The Why #50:“Why do bands always leave their best song ’til last?”
Dan Monheit 9.8.22
Question submitted by Bernie, Redfern
We know it. They know it. Sure, they pretend they don’t know it. And then we pretend that we don’t know that they’re pretending. Like somehow they’ve actually forgotten to play ‘the one’. The main one. The one that was the soundtrack to your European summer in 2014 or pretty much defined your upbringing. Your song. Our song. The song that made you think paying $245 for a partially obstructed view from a balcony seat in row GG was a good idea.
You know the one. It’s a hit. A certified banger. And you’re counting down the moments until Bruce Springsteen, Dua Lipa, Jay Z, The Wiggles or whoever you’re there to see step up and belt it out. But alas, you’re 90 minutes in and all you’re getting are lukewarm tunes from the new album (the first one was so much better), mixed in with a couple of ‘I think I know this one’ tracks.
It’s not until they take a bow and walk off stage that panic sets in. Are they really not going to play it? The tension is high. The lights go dim. And then… ENCORE! They run back out, the crowd goes wild, the song kicks in and finally, all is right in the world.
Did they just want us to stay until the end? Are they getting paid by the minute? Maybe they really weren’t going to play it? Or maybe there’s something more Behaviourally Scientific at play…
Peak End Rule
Refers to the way we remember experiences based on the peaks (ie the emotional high or low points) and the endings, rather than the average of how we felt throughout them. In other words, not all parts of an experience are created equal when it comes to shaping memories.
In a study by Kahneman and Schreiber (2000) participants were asked to listen to audio tracks comprised of irritating sounds of varying loudness and frequency. At the end of the track, participants were asked to rate the overall ‘annoyance’ of what they’d just heard.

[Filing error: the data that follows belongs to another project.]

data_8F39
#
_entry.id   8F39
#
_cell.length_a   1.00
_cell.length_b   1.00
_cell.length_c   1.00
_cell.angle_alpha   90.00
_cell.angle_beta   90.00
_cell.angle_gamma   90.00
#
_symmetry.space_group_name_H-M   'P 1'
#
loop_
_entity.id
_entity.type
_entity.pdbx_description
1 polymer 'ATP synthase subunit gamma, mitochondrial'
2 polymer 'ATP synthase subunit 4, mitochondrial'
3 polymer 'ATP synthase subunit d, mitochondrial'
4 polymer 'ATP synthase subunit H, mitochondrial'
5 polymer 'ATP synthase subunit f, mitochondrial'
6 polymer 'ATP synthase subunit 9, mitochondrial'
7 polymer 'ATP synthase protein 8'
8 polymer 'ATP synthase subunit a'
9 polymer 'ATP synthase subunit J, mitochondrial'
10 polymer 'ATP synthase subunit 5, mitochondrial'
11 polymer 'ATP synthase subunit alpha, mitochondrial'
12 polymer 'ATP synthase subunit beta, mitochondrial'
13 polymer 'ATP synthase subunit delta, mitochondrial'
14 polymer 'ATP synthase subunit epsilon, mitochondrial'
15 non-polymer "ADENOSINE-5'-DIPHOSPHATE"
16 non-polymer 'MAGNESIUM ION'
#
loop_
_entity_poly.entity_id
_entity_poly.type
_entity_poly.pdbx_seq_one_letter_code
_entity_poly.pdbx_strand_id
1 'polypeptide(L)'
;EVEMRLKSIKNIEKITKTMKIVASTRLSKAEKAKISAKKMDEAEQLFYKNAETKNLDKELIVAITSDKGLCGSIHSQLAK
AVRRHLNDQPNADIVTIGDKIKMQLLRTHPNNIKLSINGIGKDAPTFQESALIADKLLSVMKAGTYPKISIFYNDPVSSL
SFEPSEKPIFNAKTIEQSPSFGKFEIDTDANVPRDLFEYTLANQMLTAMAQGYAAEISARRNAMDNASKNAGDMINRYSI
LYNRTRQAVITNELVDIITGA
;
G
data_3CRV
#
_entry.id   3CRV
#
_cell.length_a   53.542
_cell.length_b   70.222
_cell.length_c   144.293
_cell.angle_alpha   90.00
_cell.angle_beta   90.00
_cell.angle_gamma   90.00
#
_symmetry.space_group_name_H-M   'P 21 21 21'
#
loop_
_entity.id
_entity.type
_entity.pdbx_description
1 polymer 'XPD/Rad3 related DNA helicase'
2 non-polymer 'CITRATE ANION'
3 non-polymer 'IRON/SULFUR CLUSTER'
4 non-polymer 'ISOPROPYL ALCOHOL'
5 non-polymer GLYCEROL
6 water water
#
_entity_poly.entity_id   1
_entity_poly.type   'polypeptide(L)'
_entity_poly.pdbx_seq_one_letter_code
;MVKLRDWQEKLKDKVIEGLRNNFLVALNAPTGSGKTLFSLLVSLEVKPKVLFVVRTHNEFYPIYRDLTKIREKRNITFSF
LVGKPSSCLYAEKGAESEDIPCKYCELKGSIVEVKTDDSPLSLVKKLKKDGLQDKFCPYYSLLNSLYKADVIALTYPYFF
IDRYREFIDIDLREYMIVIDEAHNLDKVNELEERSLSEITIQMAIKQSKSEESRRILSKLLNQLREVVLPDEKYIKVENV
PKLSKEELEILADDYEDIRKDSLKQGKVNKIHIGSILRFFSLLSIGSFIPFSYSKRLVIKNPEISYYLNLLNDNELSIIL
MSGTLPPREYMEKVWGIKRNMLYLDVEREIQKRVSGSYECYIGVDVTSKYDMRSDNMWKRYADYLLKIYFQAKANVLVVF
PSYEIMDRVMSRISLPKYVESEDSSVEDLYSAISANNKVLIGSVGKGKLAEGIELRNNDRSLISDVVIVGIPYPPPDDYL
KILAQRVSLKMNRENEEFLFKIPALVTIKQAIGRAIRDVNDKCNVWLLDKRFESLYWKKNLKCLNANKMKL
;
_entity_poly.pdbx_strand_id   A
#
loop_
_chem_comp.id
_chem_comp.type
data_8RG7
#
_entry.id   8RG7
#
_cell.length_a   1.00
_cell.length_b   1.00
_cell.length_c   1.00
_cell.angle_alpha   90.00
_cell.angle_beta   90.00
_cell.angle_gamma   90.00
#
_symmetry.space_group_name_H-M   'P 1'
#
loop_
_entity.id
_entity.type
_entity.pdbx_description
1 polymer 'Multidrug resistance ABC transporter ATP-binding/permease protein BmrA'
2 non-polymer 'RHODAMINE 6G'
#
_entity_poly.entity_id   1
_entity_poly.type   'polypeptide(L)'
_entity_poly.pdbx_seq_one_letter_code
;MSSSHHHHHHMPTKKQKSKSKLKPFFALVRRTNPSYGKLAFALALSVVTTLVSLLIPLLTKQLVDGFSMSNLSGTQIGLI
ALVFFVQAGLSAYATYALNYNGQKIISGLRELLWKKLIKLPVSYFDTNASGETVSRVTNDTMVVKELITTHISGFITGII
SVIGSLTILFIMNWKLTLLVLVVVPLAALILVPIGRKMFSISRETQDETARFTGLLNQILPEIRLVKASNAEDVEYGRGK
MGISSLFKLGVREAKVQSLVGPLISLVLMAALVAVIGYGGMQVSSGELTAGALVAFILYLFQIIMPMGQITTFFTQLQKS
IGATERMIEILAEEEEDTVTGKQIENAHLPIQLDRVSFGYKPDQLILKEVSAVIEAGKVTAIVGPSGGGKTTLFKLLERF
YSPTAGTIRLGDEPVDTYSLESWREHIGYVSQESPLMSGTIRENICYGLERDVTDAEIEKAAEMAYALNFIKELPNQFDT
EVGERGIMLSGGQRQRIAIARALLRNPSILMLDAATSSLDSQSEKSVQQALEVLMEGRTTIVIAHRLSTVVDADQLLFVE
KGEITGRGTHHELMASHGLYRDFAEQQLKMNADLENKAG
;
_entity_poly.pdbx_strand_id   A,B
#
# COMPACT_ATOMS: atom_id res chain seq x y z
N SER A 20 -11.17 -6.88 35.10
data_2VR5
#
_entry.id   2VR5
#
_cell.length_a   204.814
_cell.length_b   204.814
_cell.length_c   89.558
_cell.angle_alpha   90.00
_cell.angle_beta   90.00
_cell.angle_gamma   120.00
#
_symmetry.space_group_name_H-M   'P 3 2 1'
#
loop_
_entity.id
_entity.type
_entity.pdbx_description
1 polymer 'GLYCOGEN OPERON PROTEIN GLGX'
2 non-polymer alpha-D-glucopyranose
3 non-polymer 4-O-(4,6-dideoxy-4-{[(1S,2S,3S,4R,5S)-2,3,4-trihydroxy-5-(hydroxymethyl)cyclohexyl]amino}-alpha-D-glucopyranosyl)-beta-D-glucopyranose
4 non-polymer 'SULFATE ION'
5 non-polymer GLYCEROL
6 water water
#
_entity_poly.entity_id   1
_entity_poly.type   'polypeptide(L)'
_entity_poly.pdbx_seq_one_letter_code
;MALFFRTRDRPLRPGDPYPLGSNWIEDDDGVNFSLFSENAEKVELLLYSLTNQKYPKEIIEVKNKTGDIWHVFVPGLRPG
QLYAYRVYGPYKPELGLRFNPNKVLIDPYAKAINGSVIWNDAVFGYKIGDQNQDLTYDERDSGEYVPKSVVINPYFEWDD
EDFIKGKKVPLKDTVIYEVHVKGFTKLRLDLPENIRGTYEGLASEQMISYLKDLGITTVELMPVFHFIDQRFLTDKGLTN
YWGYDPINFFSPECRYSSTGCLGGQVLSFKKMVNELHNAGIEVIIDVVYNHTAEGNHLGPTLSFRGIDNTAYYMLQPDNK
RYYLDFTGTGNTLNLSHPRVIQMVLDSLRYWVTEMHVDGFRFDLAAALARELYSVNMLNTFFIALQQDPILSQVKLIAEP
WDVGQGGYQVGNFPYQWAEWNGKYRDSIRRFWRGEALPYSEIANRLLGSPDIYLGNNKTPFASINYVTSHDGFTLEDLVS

What the pair found was that rather than participant’s answers being correlated to the track’s average level of annoyance, the answers were far more in line with the peak levels of annoyance, as well as how the tracks ended.
This Peak End Rule explains why a horrific flight home can ruin an otherwise perfect holiday; why an amazing dessert can save an otherwise terrible meal; and why every band on earth plays their greatest hit in the final encore…
When it comes to experiencing your product or service, it’s worth asking what we think people will remember. Rather than spreading your efforts thinly across the entire customer journey, look for ways to focus in on creating one or two peaks, preferably towards the end. If you can do this, it will have a far greater impact on the way people remember, talk about and recommend their experience with you, than creating a smooth — but ultimately forgettable — end to end experience.
PS If you missed the last edition, you can still check out why we always go for the medium sized popcorn here.
Bad Decisions Podcast
Learn more about Peak End Rule in episode 12 of the Bad Decisions podcast.
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Check out Dan’s return to the Mumbrella stage for the Automotive Marketing Summit where he’ll share how auto marketers can create unforgettable customer experiences. Save your seat for September 21st here.